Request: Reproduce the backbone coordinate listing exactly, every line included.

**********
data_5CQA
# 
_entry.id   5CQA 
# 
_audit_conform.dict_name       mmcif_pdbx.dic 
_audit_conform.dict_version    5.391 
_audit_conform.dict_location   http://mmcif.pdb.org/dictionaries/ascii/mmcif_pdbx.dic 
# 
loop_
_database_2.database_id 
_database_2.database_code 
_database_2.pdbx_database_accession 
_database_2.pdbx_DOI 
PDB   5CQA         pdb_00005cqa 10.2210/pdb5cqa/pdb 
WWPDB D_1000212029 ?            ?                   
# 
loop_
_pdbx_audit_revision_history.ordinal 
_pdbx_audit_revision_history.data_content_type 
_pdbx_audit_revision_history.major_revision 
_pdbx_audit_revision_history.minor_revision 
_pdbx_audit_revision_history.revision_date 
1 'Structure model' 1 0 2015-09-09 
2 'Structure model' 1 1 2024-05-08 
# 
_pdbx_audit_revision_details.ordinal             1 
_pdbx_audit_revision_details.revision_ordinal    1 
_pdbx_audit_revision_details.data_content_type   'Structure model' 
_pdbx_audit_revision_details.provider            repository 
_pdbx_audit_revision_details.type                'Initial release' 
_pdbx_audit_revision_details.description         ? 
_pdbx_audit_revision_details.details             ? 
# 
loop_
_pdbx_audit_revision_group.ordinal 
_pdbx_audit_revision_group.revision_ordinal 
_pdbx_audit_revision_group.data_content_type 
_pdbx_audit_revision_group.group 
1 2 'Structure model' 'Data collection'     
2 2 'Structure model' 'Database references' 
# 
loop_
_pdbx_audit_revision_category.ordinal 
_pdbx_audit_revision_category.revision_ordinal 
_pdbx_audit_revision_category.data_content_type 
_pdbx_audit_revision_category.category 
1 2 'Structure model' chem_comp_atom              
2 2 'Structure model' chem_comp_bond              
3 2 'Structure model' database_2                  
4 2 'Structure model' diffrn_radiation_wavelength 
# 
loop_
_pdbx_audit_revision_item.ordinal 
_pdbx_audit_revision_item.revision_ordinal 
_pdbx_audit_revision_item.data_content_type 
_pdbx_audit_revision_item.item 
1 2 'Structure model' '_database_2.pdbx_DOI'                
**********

data_5CQA
# 
_entry.id   5CQA 
# 
_audit_conform.dict_name       mmcif_pdbx.dic 
_audit_conform.dict_version    5.391 
_audit_conform.dict_location   http://mmcif.pdb.org/dictionaries/ascii/mmcif_pdbx.dic 
# 
loop_
_database_2.database_id 
_database_2.database_code 
_database_2.pdbx_database_accession 
_database_2.pdbx_DOI 
PDB   5CQA         pdb_00005cqa 10.2210/pdb5cqa/pdb 
WWPDB D_1000212029 ?            ?                   
# 
loop_
_pdbx_audit_revision_history.ordinal 
_pdbx_audit_revision_history.data_content_type 
_pdbx_audit_revision_history.major_revision 
_pdbx_audit_revision_history.minor_revision 
_pdbx_audit_revision_history.revision_date 
1 'Structure model' 1 0 2015-09-09 
2 'Structure model' 1 1 2024-05-08 
# 
_pdbx_audit_revision_details.ordinal             1 
_pdbx_audit_revision_details.revision_ordinal    1 
_pdbx_audit_revision_details.data_content_type   'Structure model' 
_pdbx_audit_revision_details.provider            repository 
_pdbx_audit_revision_details.type                'Initial release' 
_pdbx_audit_revision_details.description         ? 
_pdbx_audit_revision_details.details             ? 
# 
loop_
_pdbx_audit_revision_group.ordinal 
_pdbx_audit_revision_group.revision_ordinal 
_pdbx_audit_revision_group.data_content_type 
_pdbx_audit_revision_group.group 
1 2 'Structure model' 'Data collection'     
2 2 'Structure model' 'Database references' 
# 
loop_
_pdbx_audit_revision_category.ordinal 
_pdbx_audit_revision_category.revision_ordinal 
_pdbx_audit_revision_category.data_content_type 
_pdbx_audit_revision_category.category 
1 2 'Structure model' chem_comp_atom              
2 2 'Structure model' chem_comp_bond              
3 2 'Structure model' database_2                  
4 2 'Structure model' diffrn_radiation_wavelength 
# 
loop_
_pdbx_audit_revision_item.ordinal 
_pdbx_audit_revision_item.revision_ordinal 
_pdbx_audit_revision_item.data_content_type 
_pdbx_audit_revision_item.item 
1 2 'Structure model' '_database_2.pdbx_DOI'                